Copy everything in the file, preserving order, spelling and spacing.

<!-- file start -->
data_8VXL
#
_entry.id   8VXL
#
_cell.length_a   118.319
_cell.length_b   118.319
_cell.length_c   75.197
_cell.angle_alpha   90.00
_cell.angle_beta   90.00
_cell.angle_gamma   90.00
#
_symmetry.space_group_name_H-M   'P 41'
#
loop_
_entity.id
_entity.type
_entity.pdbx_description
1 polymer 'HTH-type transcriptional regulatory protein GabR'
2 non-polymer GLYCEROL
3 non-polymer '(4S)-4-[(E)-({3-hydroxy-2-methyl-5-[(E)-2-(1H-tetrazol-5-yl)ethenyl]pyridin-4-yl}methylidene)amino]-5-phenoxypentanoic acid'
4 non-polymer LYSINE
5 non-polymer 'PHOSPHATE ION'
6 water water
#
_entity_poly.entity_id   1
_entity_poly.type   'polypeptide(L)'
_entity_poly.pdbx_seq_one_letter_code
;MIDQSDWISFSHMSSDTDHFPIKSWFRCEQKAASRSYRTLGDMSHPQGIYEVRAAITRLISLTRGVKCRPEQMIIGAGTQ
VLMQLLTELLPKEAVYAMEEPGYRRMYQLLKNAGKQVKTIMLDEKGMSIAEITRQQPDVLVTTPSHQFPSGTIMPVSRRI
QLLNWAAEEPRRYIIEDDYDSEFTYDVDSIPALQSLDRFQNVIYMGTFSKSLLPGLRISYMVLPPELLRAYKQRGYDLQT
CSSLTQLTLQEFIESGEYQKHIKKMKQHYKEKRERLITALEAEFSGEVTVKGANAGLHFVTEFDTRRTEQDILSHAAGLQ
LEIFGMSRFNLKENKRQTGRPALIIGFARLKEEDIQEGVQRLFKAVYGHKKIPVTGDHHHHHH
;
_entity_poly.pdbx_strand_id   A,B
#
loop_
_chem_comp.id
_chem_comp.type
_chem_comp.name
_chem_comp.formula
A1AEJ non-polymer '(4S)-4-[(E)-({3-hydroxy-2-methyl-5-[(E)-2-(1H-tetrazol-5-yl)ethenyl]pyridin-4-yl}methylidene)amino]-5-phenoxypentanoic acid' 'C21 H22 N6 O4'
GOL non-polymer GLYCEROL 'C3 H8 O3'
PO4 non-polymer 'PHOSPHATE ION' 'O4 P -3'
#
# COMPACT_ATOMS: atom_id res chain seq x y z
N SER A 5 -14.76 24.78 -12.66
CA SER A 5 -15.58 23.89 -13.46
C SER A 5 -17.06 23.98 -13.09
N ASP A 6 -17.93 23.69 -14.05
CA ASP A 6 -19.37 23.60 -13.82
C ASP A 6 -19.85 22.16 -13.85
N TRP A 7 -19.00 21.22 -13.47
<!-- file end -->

data_8VXL
#
_entry.id   8VXL
#
_cell.length_a   118.319
_cell.length_b   118.319
_cell.length_c   75.197
_cell.angle_alpha   90.00
_cell.angle_beta   90.00
_cell.angle_gamma   90.00
#
_symmetry.space_group_name_H-M   'P 41'
#
loop_
_entity.id
_entity.type
_entity.pdbx_description
1 polymer 'HTH-type transcriptional regulatory protein GabR'
2 non-polymer GLYCEROL
3 non-polymer '(4S)-4-[(E)-({3-hydroxy-2-methyl-5-[(E)-2-(1H-tetrazol-5-yl)ethenyl]pyridin-4-yl}methylidene)amino]-5-phenoxypentanoic acid'
4 non-polymer LYSINE
5 non-polymer 'PHOSPHATE ION'
6 water water
#
_entity_poly.entity_id   1
_entity_poly.type   'polypeptide(L)'
_entity_poly.pdbx_seq_one_letter_code
;MIDQSDWISFSHMSSDTDHFPIKSWFRCEQKAASRSYRTLGDMSHPQGIYEVRAAITRLISLTRGVKCRPEQMIIGAGTQ
VLMQLLTELLPKEAVYAMEEPGYRRMYQLLKNAGKQVKTIMLDEKGMSIAEITRQQPDVLVTTPSHQFPSGTIMPVSRRI
QLLNWAAEEPRRYIIEDDYDSEFTYDVDSIPALQSLDRFQNVIYMGTFSKSLLPGLRISYMVLPPELLRAYKQRGYDLQT
CSSLTQLTLQEFIESGEYQKHIKKMKQHYKEKRERLITALEAEFSGEVTVKGANAGLHFVTEFDTRRTEQDILSHAAGLQ
LEIFGMSRFNLKENKRQTGRPALIIGFARLKEEDIQEGVQRLFKAVYGHKKIPVTGDHHHHHH
;
_entity_poly.pdbx_strand_id   A,B
#
loop_
_chem_comp.id
_chem_comp.type
_chem_comp.name
_chem_comp.formula
A1AEJ non-polymer '(4S)-4-[(E)-({3-hydroxy-2-methyl-5-[(E)-2-(1H-tetrazol-5-yl)ethenyl]pyridin-4-yl}methylidene)amino]-5-phenoxypentanoic acid' 'C21 H22 N6 O4'
GOL non-polymer GLYCEROL 'C3 H8 O3'
PO4 non-polymer 'PHOSPHATE ION' 'O4 P -3'
#
# COMPACT_ATOMS: atom_id res chain seq x y z
N SER A 5 -14.76 24.78 -12.66
CA SER A 5 -15.58 23.89 -13.46
C SER A 5 -17.06 23.98 -13.09
N ASP A 6 -17.93 23.69 -14.05
CA ASP A 6 -19.37 23.60 -13.82
C ASP A 6 -19.85 22.16 -13.85
N TRP A 7 -19.00 21.22 -13.47